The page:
For the up and down conversion between IF and mmwave, we have recently introduced both a silicon based broadband upconverter the ADMV103 and a downconverter, the ADMV1014. These frequency conversion devices enable the designer to cover the most of the FR2 NR (3GPP frequency range 2 new radio) bands (bands n257, n258, n260 and n261) [3] using a single device with RF coverage ranging from 24.5 to 43.5 GHz. Both support an IF interface up to 6 GHz and two frequency conversion modes. As shown in Figure 6 both devices include an on-chip 4X local oscillator (LO) multiplier with LO input ranging from 5.4 to 11.75 GHz. The ADMV103 supports both direct conversion from baseband I/Q to RF and single sideband up conversion from IF. It provides 14 dB of conversion gain at a high output IP3 of 24dBm. If implemented in single sideband conversion as illustrated in Figure 6 the device provides 25 dB of sideband suppression. The ADMV1014 supports both direct conversion from RF to baseband I/Q and image-reject down-conversion to IF. It provides conversion gain of 20 dB with a noise figure of 3.5 dB and input IP3 of -4 dBm. Sideband suppression in image-reject mode is 28 dB. The final component in the RF chain is the ADRF5020 Broadband Silicon SPDT Switch. The ADRF provides both low insertion loss of 2 dB and high isolation of 60 dB at 30 GHz.

Finally, let’s discuss the frequency sources. Given that the local oscillator may big a large contributor to the EVM budget it’s important to use a source with very low phase noise for the mmwave LO generation. The ADF4372 is wideband microwave synthesizer with an industry leading integrated PLL and ultra-low phase noise VCO with output capable of 62.5 MHz to 16 GHz. It allows implementation of fractional-N or integer-N phase-locked loop (PLL) frequency  synthesizers  when used with an external loop filter and an external reference frequency. access to the VCO Output. VCO phase noise at 8GHz is an impressive -111 dBc/Hz for 100 kHz offset and -134 dBc/Hz at 1 MHz offset.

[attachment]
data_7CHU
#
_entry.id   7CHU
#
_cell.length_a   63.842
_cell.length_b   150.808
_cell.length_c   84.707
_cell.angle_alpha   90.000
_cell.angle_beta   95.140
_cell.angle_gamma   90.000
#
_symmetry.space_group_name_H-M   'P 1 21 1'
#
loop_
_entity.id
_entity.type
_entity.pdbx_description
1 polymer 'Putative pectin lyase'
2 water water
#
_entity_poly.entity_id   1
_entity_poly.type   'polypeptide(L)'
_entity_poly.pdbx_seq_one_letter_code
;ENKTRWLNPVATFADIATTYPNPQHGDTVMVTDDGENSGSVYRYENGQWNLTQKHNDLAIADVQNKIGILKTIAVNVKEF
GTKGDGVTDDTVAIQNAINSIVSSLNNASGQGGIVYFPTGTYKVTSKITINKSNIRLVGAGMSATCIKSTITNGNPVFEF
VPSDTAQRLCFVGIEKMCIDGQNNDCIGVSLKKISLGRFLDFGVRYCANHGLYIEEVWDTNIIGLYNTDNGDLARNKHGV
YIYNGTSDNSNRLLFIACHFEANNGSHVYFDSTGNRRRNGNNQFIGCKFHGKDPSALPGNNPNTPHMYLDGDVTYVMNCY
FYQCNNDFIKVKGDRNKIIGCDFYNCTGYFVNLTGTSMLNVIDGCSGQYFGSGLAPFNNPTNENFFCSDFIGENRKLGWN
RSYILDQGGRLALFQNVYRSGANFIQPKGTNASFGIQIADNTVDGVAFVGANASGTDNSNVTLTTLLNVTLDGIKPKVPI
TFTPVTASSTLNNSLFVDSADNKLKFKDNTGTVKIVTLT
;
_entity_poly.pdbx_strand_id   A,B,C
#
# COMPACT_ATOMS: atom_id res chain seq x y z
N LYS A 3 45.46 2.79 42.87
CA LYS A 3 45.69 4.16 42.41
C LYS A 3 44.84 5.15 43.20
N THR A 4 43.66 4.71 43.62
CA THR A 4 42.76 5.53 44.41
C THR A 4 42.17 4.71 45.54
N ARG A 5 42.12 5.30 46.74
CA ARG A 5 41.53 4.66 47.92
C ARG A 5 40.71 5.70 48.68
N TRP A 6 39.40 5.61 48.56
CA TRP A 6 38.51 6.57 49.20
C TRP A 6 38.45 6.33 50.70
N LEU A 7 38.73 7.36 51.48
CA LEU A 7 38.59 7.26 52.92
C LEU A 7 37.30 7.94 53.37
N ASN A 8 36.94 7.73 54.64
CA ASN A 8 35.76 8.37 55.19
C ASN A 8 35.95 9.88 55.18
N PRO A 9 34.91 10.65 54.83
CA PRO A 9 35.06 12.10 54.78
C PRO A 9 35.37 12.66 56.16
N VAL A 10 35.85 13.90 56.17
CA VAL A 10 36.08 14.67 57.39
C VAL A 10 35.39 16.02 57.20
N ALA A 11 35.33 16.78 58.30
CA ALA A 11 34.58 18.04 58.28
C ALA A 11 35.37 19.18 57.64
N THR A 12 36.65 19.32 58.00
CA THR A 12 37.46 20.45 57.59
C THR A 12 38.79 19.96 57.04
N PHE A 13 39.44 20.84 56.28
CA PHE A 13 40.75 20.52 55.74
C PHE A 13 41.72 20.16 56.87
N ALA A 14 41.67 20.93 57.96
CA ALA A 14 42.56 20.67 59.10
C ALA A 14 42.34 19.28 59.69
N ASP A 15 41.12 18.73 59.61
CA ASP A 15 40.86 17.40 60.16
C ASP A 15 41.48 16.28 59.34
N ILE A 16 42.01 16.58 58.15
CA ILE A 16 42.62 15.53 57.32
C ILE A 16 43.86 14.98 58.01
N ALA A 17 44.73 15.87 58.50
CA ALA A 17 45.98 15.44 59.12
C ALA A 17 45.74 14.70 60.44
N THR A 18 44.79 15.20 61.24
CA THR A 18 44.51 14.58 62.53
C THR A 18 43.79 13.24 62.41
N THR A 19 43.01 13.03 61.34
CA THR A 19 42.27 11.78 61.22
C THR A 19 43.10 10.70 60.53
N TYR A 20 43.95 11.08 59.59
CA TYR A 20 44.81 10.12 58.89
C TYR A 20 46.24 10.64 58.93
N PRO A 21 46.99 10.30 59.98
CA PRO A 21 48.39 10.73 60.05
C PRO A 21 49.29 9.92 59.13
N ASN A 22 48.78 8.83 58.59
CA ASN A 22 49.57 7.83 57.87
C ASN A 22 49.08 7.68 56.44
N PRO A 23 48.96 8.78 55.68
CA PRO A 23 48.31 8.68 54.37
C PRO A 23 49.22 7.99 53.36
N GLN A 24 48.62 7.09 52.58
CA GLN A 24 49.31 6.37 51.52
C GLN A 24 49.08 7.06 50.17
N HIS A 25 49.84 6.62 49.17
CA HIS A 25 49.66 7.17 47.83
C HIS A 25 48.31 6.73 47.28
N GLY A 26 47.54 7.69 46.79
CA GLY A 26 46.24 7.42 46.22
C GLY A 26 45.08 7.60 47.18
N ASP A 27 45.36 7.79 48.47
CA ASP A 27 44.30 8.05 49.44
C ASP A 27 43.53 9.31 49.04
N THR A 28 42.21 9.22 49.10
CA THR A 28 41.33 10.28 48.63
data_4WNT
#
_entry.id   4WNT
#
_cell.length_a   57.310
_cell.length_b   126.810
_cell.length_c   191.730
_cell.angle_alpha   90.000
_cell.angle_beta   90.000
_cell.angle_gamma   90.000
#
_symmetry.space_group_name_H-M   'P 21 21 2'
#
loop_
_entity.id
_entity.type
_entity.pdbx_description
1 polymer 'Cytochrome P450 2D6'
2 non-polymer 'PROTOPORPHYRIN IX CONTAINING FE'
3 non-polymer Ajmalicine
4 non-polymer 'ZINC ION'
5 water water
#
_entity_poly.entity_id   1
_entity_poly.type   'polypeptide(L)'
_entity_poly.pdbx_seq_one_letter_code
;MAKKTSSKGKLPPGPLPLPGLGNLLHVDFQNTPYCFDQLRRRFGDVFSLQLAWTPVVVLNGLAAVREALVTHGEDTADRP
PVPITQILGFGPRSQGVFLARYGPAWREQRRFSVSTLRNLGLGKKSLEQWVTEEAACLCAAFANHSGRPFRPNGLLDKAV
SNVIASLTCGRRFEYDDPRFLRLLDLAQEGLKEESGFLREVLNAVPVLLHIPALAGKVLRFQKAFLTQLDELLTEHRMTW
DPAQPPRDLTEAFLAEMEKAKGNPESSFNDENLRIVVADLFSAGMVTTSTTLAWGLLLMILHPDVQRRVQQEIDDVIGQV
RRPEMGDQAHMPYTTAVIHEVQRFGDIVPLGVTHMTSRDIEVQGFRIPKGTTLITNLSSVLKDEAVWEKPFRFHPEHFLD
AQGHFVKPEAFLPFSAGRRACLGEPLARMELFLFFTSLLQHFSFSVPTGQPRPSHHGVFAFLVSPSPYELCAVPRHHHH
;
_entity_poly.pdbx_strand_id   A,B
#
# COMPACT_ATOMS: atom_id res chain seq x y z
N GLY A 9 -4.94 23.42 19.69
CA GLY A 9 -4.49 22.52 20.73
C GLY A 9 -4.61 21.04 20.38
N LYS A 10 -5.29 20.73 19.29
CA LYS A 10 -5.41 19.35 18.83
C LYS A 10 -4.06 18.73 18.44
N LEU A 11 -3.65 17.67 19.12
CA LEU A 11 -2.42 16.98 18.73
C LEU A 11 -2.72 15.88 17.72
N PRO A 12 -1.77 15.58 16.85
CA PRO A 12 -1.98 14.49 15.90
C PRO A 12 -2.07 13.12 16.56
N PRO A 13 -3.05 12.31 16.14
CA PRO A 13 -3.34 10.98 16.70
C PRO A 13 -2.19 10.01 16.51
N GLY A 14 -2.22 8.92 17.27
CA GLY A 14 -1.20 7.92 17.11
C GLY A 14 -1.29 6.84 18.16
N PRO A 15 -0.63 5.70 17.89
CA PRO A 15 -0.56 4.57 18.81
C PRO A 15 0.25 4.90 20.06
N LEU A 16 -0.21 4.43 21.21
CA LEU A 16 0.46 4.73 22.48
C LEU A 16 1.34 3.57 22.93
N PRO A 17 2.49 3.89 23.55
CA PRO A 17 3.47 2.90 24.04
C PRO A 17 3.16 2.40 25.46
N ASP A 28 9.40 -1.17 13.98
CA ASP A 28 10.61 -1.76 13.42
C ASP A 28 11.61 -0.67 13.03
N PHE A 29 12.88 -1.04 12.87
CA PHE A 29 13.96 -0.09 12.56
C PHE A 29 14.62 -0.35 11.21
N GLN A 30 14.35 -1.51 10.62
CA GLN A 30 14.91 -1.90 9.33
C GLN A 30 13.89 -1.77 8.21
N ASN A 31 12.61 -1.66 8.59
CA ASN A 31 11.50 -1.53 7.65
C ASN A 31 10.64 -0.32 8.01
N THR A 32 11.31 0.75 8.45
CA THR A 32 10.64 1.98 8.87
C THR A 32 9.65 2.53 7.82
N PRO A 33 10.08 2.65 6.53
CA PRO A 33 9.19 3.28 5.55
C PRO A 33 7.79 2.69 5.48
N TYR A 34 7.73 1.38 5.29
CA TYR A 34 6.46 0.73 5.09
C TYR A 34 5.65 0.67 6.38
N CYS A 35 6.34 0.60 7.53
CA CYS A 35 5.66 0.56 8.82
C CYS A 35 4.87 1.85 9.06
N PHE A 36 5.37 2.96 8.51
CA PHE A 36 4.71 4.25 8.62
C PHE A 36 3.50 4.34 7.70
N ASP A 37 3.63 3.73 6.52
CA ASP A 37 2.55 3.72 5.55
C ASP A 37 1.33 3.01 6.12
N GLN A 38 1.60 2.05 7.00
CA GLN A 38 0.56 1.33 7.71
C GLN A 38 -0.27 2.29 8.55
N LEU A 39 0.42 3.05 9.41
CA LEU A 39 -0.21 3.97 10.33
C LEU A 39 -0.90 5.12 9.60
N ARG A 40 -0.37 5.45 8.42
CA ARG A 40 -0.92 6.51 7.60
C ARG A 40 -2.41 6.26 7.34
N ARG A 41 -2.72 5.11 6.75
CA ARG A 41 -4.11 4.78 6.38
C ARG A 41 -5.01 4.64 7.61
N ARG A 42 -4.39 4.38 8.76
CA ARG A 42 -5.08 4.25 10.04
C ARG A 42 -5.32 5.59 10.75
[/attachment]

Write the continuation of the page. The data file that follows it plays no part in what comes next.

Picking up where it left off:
The block diagram of Figure 6 is a good starting point for any designer considering a mmwave design in the 28 and 39 GHz bands and suitable for use with a variety of beamforming front-ends requiring a high performance broadband radio. There are also many components listed in [11] that may be of interest to the designer for other signal chain architectures or for similar high frequency applications.


mmwave radios have seen great progress in recent years, moving out of the lab to field trials with commercial deployments launching is the coming months. The evolving ecosystem and emerging use cases require some flexibility in the beamforming front end, but as discussed there are suitable technologies and approaches to choose from for the near antenna designs. The broadband nature of the radio (bits to mmwave) demands leading edge technology, but silicon-based technology is quickly evolving to meet the requirements in mixed and small signal domain. A high-performance radio design example has been presented based on currently available components.

As the 5G ecosystem continues to evolve, Analog Devices will continue to bring to bear our leading-edge technologies and signal chain solutions to enable our customers to develop differentiated systems for the emerging 5G mmwave market.


  1. T. Cameron, “5G Opportunities and Challenges for the Microwave Industry”, Microwave Journal, February 2016
  2. T. S. Rappaport et al, “Overview of Millimeter Wave Communications for Fifth-Generation (5G) Wireless Networks-with a Focus on Propagation Models,” in IEEE Transactions on Antennas and Propagation, Special Issue on 5G, Nov. 2017
  3. 3GPP 38.104 technical Specification, Base Station (BS) Radio transmission and Reception (Release 15)
  4. T. Cameron , RF Technology for the 5G Millimeter Wave Radio, http://www.analog.com/media/en/technical-documentation/white-papers/RF-Technology-for-the-5G- Millimeter-Wave-Radio.pdf
  5. T. Cameron, 4.1 Invited: “Architectures and Technologies for the 5G mm-Wave Radio”, ISSCC 2018, Session 4, mm-Wave radios for 5G and Beyond.
  6. Fact Sheet: Spectrum Frontiers proposal to Identify, Open up Vast Amounts of New High-Band Spectrum for Next Generation (5G) Wireless broadband, https://apps.fcc.gov/edocs_public/attachmatch/DOC- 339990A1.pdf
  7. D. Y. C. Lie, J. C. Mayeda and J. Lopez, "A short survey on recent highly efficient cm-Wave 5G linear power amplifier design," 2017 IEEE 60th International Midwest Symposium on Circuits and Systems (MWSCAS), Boston, MA, 2017, pp. 13-16.
  8. 5G Millimeter Wave Basestation, http://www.analog.com/en/education/education- library/videos/5804450511001.html
  9. Analog Devices AD9172 Dual, 16-Bit, 12.6 GSPS RF DAC with Channelizers, http://www.analog.com/en/products/ad9172.html
  10. Analog Devices AD9208 14-Bit, 3GSPS, JESD204B, Dual Analog-to-Digital Converter, http://www.analog.com/en/products/ad9208.html
  11. RF, Microwave and Millimeter Wave Products Selection Guide, http://www.analog.com/media/en/news- marketing-collateral/product-selection-guide/RF-Microwave-and-Millimeter-Wave-IC-Selection- Guide.pdf